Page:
‘I have respect if they are truly contrite, if they’re truly sorry about what they did, if they’re humble about it, that the political “game” is not a game.’

“It’s a terrible emotional thing,” he said. “My son at that point was 10 years old, and my [third] wife, Effie, was 10 years younger than me. And it goes through your mind, ‘What’s your wife gonna think about this? What’s your son gonna think about this? What does the public think about this?’ Then you start looking at ‘If I hadda, woulda, coulda.’”

On Sunday night, after Barry returned to Washington, he told me the Trayvon Martin verdict was yet another example of “institutionalized racism” that still pervades American society, notwithstanding the election and reelection of an African-American president of the United States.

“The verdict was awful,” he said, adding that “the prosecutors overcharged [George] Zimmerman—they should have gone for manslaughter” instead of second-degree murder, and “they did a horrible job.” He said the whole ordeal should once again inspire a push for gun control, arguing that there was no justification for Zimmerman, a Neighborhood Watch volunteer, to be carrying a concealed weapon. As for a future federal Justice Department investigation possibly resulting in a hate-crime conviction for Zimmerman, “That ain’t gonna happen,” Barry said. “The bar is too high for hate crimes.” The only practical option is public protests, he said.

“The good news,” Barry said, “is that Zimmerman will never be in peace. He won’t be able to get a job. He’ll have to go underground, travel incognito, and never live in peace. That’s the good news for me.”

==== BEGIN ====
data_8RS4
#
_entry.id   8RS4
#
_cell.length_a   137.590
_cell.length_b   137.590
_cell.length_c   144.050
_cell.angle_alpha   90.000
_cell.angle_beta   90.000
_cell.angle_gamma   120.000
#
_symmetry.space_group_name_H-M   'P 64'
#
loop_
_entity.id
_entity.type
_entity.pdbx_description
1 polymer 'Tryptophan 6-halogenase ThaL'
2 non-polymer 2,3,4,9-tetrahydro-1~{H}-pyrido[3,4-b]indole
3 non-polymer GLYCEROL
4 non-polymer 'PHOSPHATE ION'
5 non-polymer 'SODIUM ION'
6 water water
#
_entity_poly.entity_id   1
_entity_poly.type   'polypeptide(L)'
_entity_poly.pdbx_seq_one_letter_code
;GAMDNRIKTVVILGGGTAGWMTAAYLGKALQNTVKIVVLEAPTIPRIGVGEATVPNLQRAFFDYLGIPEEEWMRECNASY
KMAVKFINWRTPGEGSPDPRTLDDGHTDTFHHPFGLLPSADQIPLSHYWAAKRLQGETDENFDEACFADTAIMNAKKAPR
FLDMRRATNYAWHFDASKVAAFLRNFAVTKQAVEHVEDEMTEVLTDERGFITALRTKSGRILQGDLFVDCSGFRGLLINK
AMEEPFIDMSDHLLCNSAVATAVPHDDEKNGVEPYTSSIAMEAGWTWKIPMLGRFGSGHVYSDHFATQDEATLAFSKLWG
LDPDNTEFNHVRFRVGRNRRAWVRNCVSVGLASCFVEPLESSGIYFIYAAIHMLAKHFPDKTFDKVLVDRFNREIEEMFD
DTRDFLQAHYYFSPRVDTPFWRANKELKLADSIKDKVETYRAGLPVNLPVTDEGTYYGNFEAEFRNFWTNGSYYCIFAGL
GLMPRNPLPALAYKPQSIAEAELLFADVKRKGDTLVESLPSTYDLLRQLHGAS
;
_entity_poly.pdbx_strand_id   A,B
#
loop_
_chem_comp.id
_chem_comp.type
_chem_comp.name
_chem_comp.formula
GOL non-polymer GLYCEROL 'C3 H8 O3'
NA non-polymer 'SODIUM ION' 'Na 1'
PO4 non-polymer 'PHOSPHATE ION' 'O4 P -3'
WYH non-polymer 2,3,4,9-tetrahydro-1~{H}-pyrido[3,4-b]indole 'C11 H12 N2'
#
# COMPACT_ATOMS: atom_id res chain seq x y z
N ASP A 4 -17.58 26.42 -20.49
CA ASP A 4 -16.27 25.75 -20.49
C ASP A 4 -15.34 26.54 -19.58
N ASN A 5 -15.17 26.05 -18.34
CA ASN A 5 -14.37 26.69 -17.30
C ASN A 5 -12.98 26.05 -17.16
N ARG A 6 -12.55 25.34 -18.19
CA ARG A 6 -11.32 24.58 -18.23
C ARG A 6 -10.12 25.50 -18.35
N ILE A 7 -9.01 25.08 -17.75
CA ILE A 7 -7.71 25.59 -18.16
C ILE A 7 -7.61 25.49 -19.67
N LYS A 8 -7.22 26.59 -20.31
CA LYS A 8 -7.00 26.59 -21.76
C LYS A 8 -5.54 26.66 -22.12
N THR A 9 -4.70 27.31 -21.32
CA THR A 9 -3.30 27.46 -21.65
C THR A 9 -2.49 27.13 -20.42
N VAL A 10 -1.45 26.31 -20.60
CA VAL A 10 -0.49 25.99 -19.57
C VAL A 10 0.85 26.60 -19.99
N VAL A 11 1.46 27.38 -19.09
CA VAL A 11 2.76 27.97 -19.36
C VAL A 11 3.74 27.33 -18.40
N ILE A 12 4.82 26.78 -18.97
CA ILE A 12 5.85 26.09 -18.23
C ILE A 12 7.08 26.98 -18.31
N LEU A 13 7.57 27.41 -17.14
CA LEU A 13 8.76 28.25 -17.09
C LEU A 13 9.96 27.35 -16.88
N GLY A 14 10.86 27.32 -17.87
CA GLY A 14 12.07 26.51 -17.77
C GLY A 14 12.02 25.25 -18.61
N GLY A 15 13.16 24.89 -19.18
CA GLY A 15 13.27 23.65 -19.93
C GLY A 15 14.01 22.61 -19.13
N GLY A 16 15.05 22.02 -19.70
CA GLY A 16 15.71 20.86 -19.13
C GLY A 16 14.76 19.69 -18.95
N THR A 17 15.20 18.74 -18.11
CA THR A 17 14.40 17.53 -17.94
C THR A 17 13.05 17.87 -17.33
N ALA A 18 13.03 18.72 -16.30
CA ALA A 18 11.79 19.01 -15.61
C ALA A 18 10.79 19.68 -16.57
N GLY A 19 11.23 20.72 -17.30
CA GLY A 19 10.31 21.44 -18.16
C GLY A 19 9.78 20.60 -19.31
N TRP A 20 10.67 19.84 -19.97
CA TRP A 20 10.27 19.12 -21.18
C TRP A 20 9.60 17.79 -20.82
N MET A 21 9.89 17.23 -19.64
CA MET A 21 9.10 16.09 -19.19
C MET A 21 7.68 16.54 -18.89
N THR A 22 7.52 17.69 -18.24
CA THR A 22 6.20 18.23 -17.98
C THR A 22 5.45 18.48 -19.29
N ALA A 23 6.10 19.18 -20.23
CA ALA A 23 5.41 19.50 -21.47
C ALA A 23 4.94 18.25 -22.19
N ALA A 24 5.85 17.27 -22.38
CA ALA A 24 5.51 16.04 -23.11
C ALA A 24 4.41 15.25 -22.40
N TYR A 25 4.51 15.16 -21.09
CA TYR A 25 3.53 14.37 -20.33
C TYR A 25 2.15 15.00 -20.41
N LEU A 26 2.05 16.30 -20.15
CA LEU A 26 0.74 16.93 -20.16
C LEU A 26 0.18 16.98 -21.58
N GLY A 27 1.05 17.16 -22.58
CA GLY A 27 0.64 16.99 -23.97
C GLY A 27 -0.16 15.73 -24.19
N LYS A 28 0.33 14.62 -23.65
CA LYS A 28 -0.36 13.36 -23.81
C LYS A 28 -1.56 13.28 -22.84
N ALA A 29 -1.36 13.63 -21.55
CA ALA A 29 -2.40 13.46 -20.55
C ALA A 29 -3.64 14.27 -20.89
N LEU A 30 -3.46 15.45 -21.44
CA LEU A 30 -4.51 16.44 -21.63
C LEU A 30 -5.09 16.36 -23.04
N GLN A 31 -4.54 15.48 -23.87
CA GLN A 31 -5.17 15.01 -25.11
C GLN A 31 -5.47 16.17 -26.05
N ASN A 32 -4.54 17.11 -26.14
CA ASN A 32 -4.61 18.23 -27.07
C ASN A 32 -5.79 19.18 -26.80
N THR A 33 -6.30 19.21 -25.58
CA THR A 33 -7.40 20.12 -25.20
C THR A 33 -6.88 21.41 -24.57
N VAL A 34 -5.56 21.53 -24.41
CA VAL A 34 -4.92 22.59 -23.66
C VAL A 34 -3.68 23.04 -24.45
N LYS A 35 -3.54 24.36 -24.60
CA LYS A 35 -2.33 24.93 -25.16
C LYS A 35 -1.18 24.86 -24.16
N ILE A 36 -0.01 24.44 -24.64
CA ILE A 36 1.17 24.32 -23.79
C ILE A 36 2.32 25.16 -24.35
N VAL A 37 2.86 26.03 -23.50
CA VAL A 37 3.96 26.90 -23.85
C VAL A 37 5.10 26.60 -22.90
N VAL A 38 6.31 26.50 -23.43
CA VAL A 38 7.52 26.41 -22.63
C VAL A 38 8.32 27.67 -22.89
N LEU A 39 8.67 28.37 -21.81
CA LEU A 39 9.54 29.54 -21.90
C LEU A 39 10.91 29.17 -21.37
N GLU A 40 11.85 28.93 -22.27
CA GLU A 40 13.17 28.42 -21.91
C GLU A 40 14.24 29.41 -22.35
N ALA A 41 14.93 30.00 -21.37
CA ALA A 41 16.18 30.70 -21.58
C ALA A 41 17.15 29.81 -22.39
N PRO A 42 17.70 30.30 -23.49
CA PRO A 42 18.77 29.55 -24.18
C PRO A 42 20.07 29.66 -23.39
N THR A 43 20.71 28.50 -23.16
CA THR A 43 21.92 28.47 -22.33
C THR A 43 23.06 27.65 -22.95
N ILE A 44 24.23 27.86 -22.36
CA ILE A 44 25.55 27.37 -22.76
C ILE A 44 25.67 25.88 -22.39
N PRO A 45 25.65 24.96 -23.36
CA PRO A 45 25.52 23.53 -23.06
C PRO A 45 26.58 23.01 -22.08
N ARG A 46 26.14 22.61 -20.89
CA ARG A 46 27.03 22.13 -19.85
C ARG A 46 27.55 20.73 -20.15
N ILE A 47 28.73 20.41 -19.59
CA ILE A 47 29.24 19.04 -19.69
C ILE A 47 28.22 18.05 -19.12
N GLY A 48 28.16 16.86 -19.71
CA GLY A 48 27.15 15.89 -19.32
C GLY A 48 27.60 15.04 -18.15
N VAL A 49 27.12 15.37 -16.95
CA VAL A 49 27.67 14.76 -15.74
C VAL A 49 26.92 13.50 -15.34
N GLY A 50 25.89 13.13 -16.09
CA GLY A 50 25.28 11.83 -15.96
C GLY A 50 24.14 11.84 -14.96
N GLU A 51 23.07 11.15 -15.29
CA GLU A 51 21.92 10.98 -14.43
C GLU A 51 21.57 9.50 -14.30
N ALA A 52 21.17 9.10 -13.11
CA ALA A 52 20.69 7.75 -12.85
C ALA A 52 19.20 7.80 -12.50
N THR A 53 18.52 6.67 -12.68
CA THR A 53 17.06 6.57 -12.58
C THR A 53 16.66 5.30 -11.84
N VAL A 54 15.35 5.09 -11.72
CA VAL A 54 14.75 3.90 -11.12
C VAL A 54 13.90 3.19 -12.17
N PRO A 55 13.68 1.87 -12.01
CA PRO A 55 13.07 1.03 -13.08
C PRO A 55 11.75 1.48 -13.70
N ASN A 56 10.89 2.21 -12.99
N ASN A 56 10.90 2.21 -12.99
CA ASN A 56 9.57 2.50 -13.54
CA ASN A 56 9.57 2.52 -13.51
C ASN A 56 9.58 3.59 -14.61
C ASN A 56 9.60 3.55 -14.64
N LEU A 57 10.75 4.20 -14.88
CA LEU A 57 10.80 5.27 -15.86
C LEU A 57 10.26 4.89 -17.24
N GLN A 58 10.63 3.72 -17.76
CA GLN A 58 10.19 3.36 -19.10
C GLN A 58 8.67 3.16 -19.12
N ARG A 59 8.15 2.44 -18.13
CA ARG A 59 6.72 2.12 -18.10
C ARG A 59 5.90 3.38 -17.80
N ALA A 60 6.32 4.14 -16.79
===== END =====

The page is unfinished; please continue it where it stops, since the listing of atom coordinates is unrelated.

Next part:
It should be noted that Barry, for all his self-acknowledged flaws, is enormously charming and likable—qualities I have appreciated since I was a reporter at The Washington Post during his mayoralty and afterward. In the two decades since his temporary downfall, the Mayor for Life has been periodically brought low by various embarrassing incidents involving women, drugs, and, in recent days, a government ethics violation for accepting $6,800 in gifts from city contractors—a breach for which he was censured and fined $13,600. Yet Barry remains the city’s most popular politician—with an 81 percent approval rating among African-Americans alone.

    Two years after getting out of jail, he was reelected to a fourth term as mayor—an office he held until 1999—and today he is the much-loved councilman representing the District of Columbia’s crime- and poverty-plagued Ward 8.

“I don’t care who you are, how rich you are, how poor you are,” Barry told me. “A divorce might pull you down. Drugs may pull you down. Kids who are out of control may pull you down. A serious death in your family. What I say to people is, if you fall down, fall down on your back. Then you can look up. If you can look up, you can get up. And if you can get up, you can go up.”